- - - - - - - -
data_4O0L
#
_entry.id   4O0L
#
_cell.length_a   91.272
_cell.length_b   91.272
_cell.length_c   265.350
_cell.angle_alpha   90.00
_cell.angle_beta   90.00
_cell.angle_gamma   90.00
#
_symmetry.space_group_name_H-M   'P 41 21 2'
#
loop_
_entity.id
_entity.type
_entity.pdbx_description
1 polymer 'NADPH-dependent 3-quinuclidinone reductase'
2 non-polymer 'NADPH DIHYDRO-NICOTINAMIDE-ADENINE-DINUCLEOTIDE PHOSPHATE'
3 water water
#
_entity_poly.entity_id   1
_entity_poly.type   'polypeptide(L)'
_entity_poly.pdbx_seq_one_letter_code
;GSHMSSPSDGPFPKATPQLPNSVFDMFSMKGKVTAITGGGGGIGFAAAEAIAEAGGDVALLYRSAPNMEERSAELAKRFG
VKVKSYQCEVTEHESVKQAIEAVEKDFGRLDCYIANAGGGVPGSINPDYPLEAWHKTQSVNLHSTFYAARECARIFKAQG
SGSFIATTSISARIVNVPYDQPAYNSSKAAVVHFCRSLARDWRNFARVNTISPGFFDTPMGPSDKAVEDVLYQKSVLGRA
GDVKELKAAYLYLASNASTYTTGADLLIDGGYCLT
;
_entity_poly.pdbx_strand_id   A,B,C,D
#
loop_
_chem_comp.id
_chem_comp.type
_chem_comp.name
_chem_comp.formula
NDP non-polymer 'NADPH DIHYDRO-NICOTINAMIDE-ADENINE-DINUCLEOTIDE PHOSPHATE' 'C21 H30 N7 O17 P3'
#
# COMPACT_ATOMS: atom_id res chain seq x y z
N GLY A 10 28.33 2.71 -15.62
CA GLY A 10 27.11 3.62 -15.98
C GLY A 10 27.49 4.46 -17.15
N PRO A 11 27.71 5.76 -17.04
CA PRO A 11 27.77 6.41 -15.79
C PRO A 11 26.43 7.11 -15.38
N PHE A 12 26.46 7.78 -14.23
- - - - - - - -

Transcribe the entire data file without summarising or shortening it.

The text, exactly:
data_4O0L
#
_entry.id   4O0L
#
_cell.length_a   91.272
_cell.length_b   91.272
_cell.length_c   265.350
_cell.angle_alpha   90.00
_cell.angle_beta   90.00
_cell.angle_gamma   90.00
#
_symmetry.space_group_name_H-M   'P 41 21 2'
#
loop_
_entity.id
_entity.type
_entity.pdbx_description
1 polymer 'NADPH-dependent 3-quinuclidinone reductase'
2 non-polymer 'NADPH DIHYDRO-NICOTINAMIDE-ADENINE-DINUCLEOTIDE PHOSPHATE'
3 water water
#
_entity_poly.entity_id   1
_entity_poly.type   'polypeptide(L)'
_entity_poly.pdbx_seq_one_letter_code
;GSHMSSPSDGPFPKATPQLPNSVFDMFSMKGKVTAITGGGGGIGFAAAEAIAEAGGDVALLYRSAPNMEERSAELAKRFG
VKVKSYQCEVTEHESVKQAIEAVEKDFGRLDCYIANAGGGVPGSINPDYPLEAWHKTQSVNLHSTFYAARECARIFKAQG
SGSFIATTSISARIVNVPYDQPAYNSSKAAVVHFCRSLARDWRNFARVNTISPGFFDTPMGPSDKAVEDVLYQKSVLGRA
GDVKELKAAYLYLASNASTYTTGADLLIDGGYCLT
;
_entity_poly.pdbx_strand_id   A,B,C,D
#
loop_
_chem_comp.id
_chem_comp.type
_chem_comp.name
_chem_comp.formula
NDP non-polymer 'NADPH DIHYDRO-NICOTINAMIDE-ADENINE-DINUCLEOTIDE PHOSPHATE' 'C21 H30 N7 O17 P3'
#
# COMPACT_ATOMS: atom_id res chain seq x y z
N GLY A 10 28.33 2.71 -15.62
CA GLY A 10 27.11 3.62 -15.98
C GLY A 10 27.49 4.46 -17.15
N PRO A 11 27.71 5.76 -17.04
CA PRO A 11 27.77 6.41 -15.79
C PRO A 11 26.43 7.11 -15.38
N PHE A 12 26.46 7.78 -14.23